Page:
Saturday March 16,2014 : MINNESOTA ONLINE GAMBLING RUNS INTO TROUBLE
Politicians peeved that specific legislative approval was not sought.
Barely a month after it launched internet wagering on instant scratch card tickets, the Minnesota Lottery faces political opposition by lawmakers peeved that they were not asked to pass a law specifically allowing the use of the internet to boost lottery sales.
The Associated Press news agency reports that the Senate leaders of both parties and the chairs of tax committees in both state chambers have reacted by seeking a one-sentence change in state law that will permanently halt the new venture.
The amendment bill will be the subject of an initial hearing in committee next week, and there is a real possibility that it will pass despite efforts by lottery chief Ed Van Petten to head it off at the pass by talking to lawmakers and assuring them that he has continually advised Governor Mark Dayton of developments in the new enterprise.
Van Petten is reportedly taking the new political threat seriously.
Senate Majority Leader Tom Bakk, who is a co-sponsor of the amendment, predicted there are sufficient votes in the full Senate to pass the bill and stop internet wagering in its tracks.
Mainly Republican Party politicians are unhappy with state-sponsored internet gambling, and in addition to moral objections there are fears that it will negatively impact brick and mortar casino business in the state, along with the businesses of retail ticket sellers running convenience stores.
Bakk, a Democrat who has two land casinos in his northern Minnesota district, said gambling should be a physical destination pastime and not an activity accessed spontaneously and easily through a computer or cell phone.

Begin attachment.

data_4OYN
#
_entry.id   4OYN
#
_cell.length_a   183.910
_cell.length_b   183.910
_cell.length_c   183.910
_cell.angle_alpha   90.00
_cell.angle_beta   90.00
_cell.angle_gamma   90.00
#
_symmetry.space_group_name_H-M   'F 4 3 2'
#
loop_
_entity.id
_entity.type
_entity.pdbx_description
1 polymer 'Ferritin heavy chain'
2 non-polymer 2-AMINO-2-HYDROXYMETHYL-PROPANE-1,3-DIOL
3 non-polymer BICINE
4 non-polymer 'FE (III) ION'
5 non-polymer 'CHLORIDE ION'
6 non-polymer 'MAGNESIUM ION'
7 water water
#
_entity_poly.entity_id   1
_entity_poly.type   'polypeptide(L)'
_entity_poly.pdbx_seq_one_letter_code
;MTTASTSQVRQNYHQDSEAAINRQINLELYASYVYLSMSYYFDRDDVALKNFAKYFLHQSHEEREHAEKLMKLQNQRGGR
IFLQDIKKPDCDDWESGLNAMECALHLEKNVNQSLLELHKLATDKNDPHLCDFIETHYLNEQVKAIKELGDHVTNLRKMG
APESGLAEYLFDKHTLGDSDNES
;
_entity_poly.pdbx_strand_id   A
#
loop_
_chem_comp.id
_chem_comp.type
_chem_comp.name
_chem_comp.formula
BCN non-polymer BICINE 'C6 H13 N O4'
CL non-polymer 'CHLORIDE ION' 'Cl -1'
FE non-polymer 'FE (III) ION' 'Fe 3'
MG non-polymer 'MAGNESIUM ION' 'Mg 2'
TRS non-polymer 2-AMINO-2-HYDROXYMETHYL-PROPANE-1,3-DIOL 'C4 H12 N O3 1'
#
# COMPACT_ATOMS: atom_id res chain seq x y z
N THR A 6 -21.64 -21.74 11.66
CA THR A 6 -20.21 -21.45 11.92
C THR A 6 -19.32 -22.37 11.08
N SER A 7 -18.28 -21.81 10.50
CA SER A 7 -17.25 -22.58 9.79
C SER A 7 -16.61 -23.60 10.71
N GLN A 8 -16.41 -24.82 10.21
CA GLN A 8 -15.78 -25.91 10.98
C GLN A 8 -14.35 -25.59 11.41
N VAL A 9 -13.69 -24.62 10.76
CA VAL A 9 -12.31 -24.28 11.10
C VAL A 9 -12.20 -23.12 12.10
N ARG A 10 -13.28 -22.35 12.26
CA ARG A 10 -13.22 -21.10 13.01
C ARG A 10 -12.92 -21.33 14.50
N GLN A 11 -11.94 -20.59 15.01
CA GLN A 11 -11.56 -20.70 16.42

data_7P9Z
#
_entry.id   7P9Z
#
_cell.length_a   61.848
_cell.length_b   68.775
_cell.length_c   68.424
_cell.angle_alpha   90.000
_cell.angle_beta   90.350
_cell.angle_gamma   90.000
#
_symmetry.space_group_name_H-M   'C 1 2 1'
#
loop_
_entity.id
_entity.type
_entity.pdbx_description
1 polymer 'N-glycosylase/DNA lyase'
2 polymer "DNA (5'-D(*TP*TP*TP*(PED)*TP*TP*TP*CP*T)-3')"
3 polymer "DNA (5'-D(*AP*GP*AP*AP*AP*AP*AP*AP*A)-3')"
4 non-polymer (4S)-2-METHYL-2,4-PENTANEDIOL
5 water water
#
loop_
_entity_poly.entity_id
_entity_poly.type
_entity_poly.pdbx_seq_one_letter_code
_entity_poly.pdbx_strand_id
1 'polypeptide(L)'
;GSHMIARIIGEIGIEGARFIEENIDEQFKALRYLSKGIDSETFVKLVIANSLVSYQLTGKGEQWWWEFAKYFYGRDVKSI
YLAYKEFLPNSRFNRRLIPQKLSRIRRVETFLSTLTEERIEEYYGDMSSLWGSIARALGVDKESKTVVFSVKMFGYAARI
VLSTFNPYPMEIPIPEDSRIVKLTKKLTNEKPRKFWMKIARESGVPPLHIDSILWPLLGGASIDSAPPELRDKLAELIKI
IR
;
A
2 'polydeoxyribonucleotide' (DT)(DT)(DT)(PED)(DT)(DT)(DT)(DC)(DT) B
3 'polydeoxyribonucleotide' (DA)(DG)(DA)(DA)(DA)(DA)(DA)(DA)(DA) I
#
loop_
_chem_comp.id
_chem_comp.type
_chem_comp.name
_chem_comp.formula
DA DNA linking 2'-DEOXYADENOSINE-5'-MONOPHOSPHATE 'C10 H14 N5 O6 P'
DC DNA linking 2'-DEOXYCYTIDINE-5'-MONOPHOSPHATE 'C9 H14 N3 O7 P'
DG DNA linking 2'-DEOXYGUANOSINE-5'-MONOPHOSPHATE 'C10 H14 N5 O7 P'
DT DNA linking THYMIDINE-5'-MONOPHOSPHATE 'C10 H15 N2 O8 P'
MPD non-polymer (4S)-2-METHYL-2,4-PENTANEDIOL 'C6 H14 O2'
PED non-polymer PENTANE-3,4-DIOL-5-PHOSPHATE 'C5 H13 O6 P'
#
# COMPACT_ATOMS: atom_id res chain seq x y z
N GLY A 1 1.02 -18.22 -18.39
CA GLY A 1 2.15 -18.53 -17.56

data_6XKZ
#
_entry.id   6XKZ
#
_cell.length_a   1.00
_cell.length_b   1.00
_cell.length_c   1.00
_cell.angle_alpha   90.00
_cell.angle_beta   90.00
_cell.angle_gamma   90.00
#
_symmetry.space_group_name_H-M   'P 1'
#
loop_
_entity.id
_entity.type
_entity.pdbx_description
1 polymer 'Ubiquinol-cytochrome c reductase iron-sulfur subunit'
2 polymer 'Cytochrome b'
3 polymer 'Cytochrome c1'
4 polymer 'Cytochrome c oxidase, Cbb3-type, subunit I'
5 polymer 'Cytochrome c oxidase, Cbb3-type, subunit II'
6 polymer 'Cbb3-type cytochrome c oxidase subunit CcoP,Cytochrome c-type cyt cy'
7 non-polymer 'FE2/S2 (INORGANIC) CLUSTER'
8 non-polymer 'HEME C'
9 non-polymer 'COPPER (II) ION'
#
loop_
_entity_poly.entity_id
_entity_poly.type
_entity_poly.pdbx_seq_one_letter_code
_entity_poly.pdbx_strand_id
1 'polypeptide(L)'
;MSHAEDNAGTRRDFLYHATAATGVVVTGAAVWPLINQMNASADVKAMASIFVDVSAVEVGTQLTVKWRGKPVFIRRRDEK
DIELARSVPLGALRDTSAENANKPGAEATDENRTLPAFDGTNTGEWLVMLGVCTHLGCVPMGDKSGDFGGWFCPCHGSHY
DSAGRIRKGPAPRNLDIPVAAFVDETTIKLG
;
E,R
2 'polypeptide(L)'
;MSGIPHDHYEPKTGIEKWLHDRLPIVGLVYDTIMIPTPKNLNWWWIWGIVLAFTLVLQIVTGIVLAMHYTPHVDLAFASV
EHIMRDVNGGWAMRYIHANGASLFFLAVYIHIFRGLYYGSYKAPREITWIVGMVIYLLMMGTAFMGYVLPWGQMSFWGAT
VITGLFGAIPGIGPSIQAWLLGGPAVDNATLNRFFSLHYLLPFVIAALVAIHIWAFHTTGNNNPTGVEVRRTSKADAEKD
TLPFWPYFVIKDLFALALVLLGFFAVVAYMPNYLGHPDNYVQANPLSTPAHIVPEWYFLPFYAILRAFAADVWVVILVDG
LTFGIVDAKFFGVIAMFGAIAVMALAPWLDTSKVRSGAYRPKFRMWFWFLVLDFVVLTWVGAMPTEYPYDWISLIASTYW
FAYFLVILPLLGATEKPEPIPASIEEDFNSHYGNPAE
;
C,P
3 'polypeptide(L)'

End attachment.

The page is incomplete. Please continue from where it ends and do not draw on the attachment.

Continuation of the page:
Republican Party Senate Minority Leader David Hann is co-sponsoring the online banning bill and appears to have a personal issue with Van Petten over the move into online sales:
"It really pushes the boundaries of what the law allows," he told AP. "There needs to be some restraint brought to this. I don't want to have a guy in the lottery office over there wondering how much more he can get away with."
Van Petten's position is that online offerings like "Spicy 7s," ”Fa$t Buck" and "Double Your Money" enable the lottery to innovate and make games attractive to next-generation players.
He has explained to lawmakers that a range of safeguards has been built in to the online system, including maximum deposit caps, and that technology is in place to ensure users are within the state, along with age verification and precautions against problem gambling.
In dollar terms, the returns have so far been unimpressive, with online sales generating between $1,000 and $3,000 a day, compared with around a million dollars a day through physical outlets.
The Minnesota Indian Gaming Association, which represents nine tribes in the state, fears that internet gaming will reduce profitability at its members' 14 land casinos.
Executive director John McCarthy was candid in telling Associated Press that he sees every dollar players put into Internet tickets as one that could have been spent in a land casino.
"Our concern is not exactly what they're doing right now, it's what they're planning to do," McCarthy said. "One thing leads to another."
Van Petten's lottery officials maintain that the online scratch cards have the potential to help boost ticket sales at traditional outlets. They cite research in Europe which illustrated that retail store sales boomed following the launch of internet versions of popular games, with online activity helping to build brand and business awareness.